PayPal Mandatory IRS Reporting in 2011

paypal logoHere is some news everyone is going to want to pay attention too. The IRS has in effect a rule that mandates everyone report 100% of earned paypal income as of 2011.

How are they going to properly in-force this? Easy..they are forcing banks to issue 1099-K’s to anyone receiving payment from PayPal or Ebay (same company owns both). Bummer right? The bank will summarize all payments and send the summary to you at the end of the year. This means that the IRS gets a copy too. 🙂 this raises 2 questions in my mind

  1. Are people going to switch payment processors in an attempt to avoid paying taxes. (I bet many are)
  2. Are people going to open bank accounts in other countries to avoid paying taxes. (Im guessing the IRS has no authority over non US banks)

While tax evasion is illegal, it is more common than you think. We suggest you form an LLC or S-Corporation of some sort. I would definitely go talk to an accountant if you make any substantial amount of money online.

UPDATES you must meet the following criteria, if you don’t don’t worry about this it will no effect you. (here r details at paypal)

  • Receive more than $20,000 in gross payment volume in a single year, AND
  • Receive 200 or more payments in a single year.

Here is a draft of the 2011 IRS 1099-K

IRS PayPal Form 1099-K

IRS PayPal Form 1099-K

Adsense PIP October 2010

Adsense PIP Google

Adsense PIP Google

Thanks webmasters for visiting our Adsense PIP (payment in progress) for the month of October 2010. The purpose of these monthly post is to track the payments made from Google Adsense, around the world to better help gauge when you yourself might get paid.

Be sure to bookmark this page, as you have most likely not been paid yet, If you had you would not be searching for this topic right? Then make a post telling us when your Adsense payment is in progress, where you are in the world, and maybe even another post once you get paid.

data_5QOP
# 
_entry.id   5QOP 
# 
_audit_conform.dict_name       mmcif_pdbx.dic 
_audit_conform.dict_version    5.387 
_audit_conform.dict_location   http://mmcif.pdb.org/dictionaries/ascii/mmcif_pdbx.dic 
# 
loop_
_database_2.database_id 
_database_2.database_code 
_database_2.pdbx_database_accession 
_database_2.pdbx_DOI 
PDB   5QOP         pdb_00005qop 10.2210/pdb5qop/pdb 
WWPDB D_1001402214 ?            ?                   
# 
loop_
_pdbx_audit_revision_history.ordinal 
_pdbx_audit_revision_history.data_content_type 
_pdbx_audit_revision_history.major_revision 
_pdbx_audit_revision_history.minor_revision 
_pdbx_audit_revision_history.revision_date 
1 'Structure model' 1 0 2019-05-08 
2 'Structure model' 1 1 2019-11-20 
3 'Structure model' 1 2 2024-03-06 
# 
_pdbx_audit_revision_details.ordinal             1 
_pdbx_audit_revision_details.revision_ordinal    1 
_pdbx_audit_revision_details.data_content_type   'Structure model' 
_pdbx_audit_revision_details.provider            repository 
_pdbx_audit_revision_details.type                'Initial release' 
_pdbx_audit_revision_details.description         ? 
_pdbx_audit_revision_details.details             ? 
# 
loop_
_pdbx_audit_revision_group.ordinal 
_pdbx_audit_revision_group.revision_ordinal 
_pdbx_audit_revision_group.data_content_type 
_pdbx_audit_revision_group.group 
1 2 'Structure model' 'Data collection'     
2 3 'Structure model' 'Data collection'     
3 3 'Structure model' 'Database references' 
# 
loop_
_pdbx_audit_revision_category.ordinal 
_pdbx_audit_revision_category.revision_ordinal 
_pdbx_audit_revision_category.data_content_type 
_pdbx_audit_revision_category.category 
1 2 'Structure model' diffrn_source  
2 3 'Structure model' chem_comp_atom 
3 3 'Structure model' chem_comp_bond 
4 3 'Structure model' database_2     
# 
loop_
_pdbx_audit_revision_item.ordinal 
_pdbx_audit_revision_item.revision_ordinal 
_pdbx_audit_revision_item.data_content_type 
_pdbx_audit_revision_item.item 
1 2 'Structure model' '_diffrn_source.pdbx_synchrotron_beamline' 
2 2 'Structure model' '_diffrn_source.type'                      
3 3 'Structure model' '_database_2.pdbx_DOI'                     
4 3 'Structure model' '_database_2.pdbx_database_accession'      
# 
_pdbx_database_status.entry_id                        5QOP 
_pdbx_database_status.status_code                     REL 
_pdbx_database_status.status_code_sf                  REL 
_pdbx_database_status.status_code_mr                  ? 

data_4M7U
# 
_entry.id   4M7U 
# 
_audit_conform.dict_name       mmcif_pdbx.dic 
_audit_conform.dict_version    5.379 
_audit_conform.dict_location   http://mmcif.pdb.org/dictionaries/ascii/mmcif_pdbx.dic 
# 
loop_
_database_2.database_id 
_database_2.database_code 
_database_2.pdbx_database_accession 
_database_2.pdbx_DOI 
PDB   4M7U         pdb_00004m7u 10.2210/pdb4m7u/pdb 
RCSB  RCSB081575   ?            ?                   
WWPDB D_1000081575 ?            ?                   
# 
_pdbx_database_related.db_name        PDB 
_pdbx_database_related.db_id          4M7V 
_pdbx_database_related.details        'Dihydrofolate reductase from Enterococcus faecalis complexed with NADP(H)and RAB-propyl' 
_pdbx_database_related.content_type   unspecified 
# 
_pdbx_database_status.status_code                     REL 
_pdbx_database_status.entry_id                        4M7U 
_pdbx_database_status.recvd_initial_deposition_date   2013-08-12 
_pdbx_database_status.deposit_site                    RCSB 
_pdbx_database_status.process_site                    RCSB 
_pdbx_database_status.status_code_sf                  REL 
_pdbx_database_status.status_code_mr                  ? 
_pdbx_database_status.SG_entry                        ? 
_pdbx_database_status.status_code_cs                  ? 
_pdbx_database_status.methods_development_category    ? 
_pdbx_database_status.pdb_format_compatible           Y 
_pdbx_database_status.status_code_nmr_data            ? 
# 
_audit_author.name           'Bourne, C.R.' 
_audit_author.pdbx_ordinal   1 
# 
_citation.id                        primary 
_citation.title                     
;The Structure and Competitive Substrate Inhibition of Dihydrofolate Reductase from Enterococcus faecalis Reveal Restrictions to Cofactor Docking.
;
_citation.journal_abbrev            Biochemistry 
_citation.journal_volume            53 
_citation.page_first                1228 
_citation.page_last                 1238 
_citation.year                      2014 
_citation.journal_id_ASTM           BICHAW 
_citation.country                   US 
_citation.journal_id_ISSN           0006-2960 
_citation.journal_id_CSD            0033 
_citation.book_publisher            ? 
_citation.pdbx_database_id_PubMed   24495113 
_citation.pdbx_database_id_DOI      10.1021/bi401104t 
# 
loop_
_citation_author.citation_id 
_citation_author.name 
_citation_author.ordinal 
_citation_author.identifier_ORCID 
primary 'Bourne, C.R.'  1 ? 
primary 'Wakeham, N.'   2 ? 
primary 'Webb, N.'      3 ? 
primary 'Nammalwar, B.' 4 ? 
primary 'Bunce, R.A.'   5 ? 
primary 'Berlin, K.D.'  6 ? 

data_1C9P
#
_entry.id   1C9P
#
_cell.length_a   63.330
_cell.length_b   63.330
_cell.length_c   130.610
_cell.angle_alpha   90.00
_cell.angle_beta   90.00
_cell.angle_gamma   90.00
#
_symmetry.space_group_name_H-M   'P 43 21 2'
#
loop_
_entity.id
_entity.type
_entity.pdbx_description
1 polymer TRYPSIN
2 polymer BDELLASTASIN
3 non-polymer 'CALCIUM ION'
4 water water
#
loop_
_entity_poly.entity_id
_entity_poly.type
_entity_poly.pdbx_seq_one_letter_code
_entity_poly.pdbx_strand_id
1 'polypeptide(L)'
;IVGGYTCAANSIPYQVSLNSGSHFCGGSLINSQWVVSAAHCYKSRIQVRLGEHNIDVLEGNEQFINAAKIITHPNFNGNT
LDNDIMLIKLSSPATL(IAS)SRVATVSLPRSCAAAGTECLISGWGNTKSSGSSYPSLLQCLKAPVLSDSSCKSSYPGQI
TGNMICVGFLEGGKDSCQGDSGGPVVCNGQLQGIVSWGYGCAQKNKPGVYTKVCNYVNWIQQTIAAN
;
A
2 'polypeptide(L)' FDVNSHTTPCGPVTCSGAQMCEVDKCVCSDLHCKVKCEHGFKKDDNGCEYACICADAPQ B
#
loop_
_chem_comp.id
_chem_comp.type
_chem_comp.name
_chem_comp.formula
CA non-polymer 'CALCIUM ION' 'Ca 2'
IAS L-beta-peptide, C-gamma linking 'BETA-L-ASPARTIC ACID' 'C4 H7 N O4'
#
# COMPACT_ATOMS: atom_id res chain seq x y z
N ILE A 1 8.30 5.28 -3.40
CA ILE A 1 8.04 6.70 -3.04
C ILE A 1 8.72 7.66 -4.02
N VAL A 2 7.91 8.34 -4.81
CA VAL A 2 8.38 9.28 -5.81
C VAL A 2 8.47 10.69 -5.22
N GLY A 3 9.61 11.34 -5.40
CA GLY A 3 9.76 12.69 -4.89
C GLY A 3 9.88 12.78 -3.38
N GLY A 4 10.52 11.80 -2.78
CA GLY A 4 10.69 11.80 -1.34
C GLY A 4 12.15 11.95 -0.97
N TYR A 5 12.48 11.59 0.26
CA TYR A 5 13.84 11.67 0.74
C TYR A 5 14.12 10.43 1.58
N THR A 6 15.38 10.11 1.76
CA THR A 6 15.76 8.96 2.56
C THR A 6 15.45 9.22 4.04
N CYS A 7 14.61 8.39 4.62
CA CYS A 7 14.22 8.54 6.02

It’s fun to track the payments some regions tend to get paid first.

To check your payments login to adsense and visit

Laptop Battery Life

power saver mode

power saver mode

The average life of a Laptop battery is around 2-4 years. This all depends on a multitude of factors, most actively are the number of cells in the batters. A 6 cell battery will inevitably last a shorter amount of time than a 9 cell. That’s just the way it works.

Here is something to ponder just a second. They will warranty a Hard Drive for 5 years, a Mother Board for 5 Years, but not one will Warranty a battery past 2 years. What does that tell you about our technology?

I’ve heard all sorts of things when it comes to laptop batteries. I’ve heard they have battery member, I heard you should let them fully charge, and fully drain before plugging them back up to charge.

It seems to be however that no matter what I do (just short of sticking them in my closet for a few years)  they don’t seem to last very long.

laptop battery sony viao

laptop battery sony viao

You can recharge an average lithium ion battery 500-1000 times before the battery becomes ineffective. You figure that’s about 1x a day for 2 years or so. That’s all.

Of course you can implement Power Saver mode and let your laptop standby after so many minutes of misuse. This may give you a longer battery life because there is less need to charge the battery.

The point of the matter is that your laptop battery is going to ware out before your laptop does. With average laptop battery cost being around $130, and average Laptop prices being somewhere between $400-$800 you can see that it’s a large percentage of the laptop’s cost. So after 2 years when your laptop battery goes out, and you need to spend $130 for a new one. You start thinking really hard…do I want to spend $100+ for a laptop battery? or $400 for a new laptop? Most people end up buying a new laptop. A great marketing scheme if i do say so myself.

Note: Your laptop will function as a desktop permanently, even with the battery removed, so long as it’s plugged in. Just food for thought.

Creative Commons image liewcf